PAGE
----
The goats' slate

Sorry, couldn’t think of a slate pun for the title. The owner of the farm where our goats live wanted signs for the goat’s pen and the chicken coop, for the kids who visit the farm (riding camp and daily visitors). I decided I would work on the goat one first. Since the whole place has a nice natural vibe, we decided slate (after he saw my slate place cards) would make a nice look. So on Amazon I found a large 12x16" slate board.

I put shellac on it and layered away. It looks incredible in person (hard to photograph).

the boys:

There is crazy, and then there is goat crazy…


You might have found one of the few goat proof materials. I’ll bet they would at least give it a taste though.


I just glanced at the title and I knew immediately who had posted this.


so you shellac it before you engrave it??


I now know goats are immune to poison ivy. Lucky

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I am, too. I have always been grateful. :slight_smile:


This does seem to be the most current approach to engraving slate. It’s slate of the art.

You knew that was slated to happen …


It was more lack of a slate & goat pun…

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Very crisp engraving of information.

It is my understanding that they can be very good for clearing Kudzu as well climbing as good as the Kudzu.

A slate I definitely Approve of.

People can be immune to poison Ivy the same way according to Gibbons.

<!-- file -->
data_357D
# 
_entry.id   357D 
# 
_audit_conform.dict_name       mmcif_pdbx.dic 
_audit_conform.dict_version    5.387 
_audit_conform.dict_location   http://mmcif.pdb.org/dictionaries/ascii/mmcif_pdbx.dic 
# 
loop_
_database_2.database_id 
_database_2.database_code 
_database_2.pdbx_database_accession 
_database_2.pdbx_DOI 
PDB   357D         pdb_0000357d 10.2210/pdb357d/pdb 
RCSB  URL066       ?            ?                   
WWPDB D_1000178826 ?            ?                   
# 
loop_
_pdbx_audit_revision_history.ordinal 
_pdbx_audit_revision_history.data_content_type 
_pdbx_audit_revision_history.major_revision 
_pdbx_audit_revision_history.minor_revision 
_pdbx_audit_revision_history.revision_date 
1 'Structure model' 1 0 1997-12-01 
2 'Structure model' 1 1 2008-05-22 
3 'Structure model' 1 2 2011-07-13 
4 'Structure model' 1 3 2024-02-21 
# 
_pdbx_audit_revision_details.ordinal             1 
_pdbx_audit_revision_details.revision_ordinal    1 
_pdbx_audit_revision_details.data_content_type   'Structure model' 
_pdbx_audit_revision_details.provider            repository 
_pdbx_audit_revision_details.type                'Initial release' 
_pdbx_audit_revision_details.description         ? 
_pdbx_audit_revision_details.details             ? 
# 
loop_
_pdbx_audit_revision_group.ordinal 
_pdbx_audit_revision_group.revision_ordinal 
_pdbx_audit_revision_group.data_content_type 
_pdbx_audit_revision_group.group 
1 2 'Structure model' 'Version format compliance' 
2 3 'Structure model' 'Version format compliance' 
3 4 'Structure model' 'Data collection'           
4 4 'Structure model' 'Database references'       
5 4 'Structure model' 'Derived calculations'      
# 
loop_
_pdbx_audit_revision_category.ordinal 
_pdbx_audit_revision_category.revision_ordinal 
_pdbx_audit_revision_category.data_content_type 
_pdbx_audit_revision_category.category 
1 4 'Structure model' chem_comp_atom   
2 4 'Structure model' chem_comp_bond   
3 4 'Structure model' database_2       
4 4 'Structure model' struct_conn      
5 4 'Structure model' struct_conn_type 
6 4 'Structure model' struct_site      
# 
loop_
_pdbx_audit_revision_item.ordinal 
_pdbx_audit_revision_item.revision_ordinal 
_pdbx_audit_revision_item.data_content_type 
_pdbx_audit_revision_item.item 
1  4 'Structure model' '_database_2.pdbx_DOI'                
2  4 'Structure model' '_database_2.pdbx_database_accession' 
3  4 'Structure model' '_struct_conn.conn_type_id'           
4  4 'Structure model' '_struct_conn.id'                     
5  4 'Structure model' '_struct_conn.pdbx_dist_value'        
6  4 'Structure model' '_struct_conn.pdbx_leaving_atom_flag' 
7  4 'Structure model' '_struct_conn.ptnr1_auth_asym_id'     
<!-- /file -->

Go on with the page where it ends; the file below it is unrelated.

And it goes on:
My sister (oldest of 5) would break out from it by looking at it…and would scream that what I was rolling around in was the devil weed but never affected me. Wish it worked that way with some in-laws… :sunglasses:


Hahaha! Accurate from my perception!

@henryhbk, I had always wondered about those pupils, interesting evolutionary adaptation.
Nice job on the slate :+1:

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Pretty much any vegetation you want turned into poop, that’s their specialty…


They most especially love blackberry vines. I have no idea how they manage to eat them without turning their mouths into bloody pulp.

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Ah, I see. I wasn’t trying to get your goat.

In any case, it looks like a faun slate project. Completely unforegoatable.


I’ve never had it (or poison sumac, or poison oak: think they all share the same chemical reaction, urishiol) and I’m pretty sure that I should have had it at some point, considering my childhood and adult experiences of being in the outdoors.

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Or vehicle interiors (don’t leave the door open). Or wiring insulation. Or… < insert about anything except slate here >

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The really rough case is fortunately very freeze sensitive but where it is found it is extremely treacherous with its very pretty generic shiny green leaves, many folk did it up to plant in their gardens before discovering it is reported to be a thousand times as potent as Poison Ivy. The clear sap quickly dries to black and that is the only certain distinguishing feature aside from the crazy skin reactions, and while the slightest damage reveals the black sap, very young plants may not show that yet.

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Me either, but I’m more careful since becoming a nurse and finding out that repeated exposure can actually MAKE you allergic. (Allergies work backwards from immunity, unfortunately.) As a teen I used to make bouquets of poison ivy to tease my friends who were allergic. My mom, on the other hand, breaks out if she’s near smoke from a fire with poison ivy in it.